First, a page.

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Publication Date

2014-04-24

Availability

UM campus only

Embargo Period

2014-04-24

Degree Type

Dissertation

Degree Name

Doctor of Philosophy (PHD)

Department

International Studies (Arts and Sciences)

Date of Defense

2014-03-12

First Committee Member

Roger E. Kanet

Second Committee Member

Bruce M. Bagley

Third Committee Member

William C. Smith

Fourth Committee Member

Astrid Boening

Abstract

This dissertation’s central focus explains why weak states exist as separate political units within the international system. The work argues that, if a state is weak and vulnerable, then it can practice an unexpected degree of relative autonomy unfettered by great powers. Given systemic vulnerability stemming from underdevelopment, weak states pursue economic development in order to survive; security is a secondary concern. This unthreatening behavior allows weak states to conduct business with great powers at opposite ends of the balance of power. If a weak state is to gain economically from great powers, it must then trade some of its foreign policy autonomy. This may lead great powers to compete over weak state support, especially within forums of global governance. These arguments will build upon established theory and data for the purpose of explaining weak state behavior and subsequent changes in great power grand strategy.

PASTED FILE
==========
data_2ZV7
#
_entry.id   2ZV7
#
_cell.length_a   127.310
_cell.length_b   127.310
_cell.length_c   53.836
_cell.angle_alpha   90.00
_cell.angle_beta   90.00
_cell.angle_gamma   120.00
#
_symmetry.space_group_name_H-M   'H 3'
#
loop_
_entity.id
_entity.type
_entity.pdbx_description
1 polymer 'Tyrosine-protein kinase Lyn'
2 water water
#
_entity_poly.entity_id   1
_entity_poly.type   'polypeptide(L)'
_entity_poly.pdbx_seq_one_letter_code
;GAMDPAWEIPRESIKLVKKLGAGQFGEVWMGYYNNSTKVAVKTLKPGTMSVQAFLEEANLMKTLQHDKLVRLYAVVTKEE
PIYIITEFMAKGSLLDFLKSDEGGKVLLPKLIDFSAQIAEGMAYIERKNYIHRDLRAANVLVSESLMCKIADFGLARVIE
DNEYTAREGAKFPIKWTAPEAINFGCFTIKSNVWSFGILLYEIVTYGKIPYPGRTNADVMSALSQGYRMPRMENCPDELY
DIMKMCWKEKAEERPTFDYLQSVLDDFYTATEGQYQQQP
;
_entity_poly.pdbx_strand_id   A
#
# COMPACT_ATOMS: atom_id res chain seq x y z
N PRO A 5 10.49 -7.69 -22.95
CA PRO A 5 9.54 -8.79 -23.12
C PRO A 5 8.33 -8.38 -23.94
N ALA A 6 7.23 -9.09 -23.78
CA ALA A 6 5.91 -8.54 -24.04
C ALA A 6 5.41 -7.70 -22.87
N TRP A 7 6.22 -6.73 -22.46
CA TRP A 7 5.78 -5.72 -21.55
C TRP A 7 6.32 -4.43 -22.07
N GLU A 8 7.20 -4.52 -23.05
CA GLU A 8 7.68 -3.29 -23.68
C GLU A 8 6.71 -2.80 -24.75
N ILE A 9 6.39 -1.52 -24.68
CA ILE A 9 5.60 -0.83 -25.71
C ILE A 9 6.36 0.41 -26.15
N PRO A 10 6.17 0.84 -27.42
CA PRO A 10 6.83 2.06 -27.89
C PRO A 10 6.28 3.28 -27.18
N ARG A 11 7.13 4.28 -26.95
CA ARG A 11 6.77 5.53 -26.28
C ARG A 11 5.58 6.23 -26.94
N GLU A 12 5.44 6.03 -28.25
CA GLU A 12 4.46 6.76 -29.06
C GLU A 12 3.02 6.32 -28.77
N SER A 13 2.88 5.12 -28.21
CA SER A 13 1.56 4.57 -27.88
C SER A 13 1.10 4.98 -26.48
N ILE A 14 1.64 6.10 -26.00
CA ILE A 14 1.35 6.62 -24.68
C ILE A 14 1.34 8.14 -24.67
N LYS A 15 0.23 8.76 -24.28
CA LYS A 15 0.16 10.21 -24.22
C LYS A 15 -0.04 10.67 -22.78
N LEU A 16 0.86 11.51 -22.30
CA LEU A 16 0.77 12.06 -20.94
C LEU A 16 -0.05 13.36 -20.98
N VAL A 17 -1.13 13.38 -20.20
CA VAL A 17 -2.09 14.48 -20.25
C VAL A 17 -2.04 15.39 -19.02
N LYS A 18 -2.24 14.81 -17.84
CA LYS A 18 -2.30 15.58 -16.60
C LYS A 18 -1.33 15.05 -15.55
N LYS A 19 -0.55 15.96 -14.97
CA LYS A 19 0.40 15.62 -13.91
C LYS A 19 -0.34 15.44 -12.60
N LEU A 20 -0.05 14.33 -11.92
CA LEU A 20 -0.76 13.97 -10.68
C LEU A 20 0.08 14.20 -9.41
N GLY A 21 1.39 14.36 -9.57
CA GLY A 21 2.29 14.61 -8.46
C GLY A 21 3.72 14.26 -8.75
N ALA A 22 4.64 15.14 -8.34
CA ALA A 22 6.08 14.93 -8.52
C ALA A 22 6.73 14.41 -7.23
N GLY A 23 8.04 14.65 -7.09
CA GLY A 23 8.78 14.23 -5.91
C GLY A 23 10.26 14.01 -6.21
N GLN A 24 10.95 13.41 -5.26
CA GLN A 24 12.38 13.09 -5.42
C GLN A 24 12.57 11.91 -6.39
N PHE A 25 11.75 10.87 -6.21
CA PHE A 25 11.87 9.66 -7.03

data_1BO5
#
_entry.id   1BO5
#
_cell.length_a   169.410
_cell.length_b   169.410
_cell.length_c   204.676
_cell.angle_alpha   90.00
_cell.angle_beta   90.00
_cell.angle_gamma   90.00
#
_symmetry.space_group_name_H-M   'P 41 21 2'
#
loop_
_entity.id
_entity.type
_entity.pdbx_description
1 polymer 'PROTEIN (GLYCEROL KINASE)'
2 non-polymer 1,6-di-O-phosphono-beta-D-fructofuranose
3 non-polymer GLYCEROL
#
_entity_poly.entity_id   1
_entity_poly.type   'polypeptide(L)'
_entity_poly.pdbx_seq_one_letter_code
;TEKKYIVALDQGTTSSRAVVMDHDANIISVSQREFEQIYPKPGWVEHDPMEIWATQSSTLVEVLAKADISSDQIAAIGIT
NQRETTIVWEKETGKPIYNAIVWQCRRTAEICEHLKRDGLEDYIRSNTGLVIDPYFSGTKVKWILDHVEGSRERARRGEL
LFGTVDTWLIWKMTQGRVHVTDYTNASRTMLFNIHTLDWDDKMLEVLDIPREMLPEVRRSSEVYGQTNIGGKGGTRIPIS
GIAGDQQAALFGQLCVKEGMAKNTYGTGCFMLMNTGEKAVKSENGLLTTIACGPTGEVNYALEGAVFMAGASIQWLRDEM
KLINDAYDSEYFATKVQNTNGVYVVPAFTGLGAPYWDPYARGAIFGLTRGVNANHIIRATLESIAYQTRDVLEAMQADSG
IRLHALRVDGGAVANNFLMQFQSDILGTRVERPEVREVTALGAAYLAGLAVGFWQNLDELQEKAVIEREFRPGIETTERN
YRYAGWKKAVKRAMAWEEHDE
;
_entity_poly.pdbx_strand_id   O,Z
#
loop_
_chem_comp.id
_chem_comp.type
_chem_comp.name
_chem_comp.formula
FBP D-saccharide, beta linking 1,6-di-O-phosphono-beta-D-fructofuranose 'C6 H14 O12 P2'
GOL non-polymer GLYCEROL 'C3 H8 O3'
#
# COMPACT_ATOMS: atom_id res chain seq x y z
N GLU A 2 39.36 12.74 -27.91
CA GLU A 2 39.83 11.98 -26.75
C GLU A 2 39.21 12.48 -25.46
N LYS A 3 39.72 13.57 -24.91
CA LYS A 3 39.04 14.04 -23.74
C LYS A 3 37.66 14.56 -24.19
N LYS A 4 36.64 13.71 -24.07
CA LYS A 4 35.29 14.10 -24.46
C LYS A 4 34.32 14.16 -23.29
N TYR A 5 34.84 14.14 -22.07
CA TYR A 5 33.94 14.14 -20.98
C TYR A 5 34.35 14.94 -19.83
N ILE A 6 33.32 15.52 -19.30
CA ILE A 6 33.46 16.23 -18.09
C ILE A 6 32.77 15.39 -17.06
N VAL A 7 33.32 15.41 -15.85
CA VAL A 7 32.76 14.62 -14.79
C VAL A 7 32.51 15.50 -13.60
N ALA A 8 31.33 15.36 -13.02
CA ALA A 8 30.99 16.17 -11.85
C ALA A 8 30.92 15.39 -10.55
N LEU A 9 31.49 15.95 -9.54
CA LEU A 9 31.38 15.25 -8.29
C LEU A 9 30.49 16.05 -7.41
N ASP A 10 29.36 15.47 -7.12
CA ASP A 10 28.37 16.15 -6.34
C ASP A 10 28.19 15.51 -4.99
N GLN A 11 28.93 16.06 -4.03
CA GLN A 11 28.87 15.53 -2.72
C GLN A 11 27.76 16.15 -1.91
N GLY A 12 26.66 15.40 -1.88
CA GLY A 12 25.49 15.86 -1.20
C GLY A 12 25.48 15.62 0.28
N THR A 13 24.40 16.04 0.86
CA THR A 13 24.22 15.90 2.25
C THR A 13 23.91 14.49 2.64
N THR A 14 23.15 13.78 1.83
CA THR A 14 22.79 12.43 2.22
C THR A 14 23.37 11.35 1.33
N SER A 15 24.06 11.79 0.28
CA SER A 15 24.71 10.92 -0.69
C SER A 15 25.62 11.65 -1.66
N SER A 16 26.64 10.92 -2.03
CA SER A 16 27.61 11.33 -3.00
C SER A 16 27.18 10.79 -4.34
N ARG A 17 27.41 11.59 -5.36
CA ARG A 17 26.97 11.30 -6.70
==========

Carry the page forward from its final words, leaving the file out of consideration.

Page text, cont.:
Keywords

weak states; small states; structural realism; neoclassical realism; economic development; autonomy; St. Kitts and Nevis; Armenia; Lebanon; Cambodia

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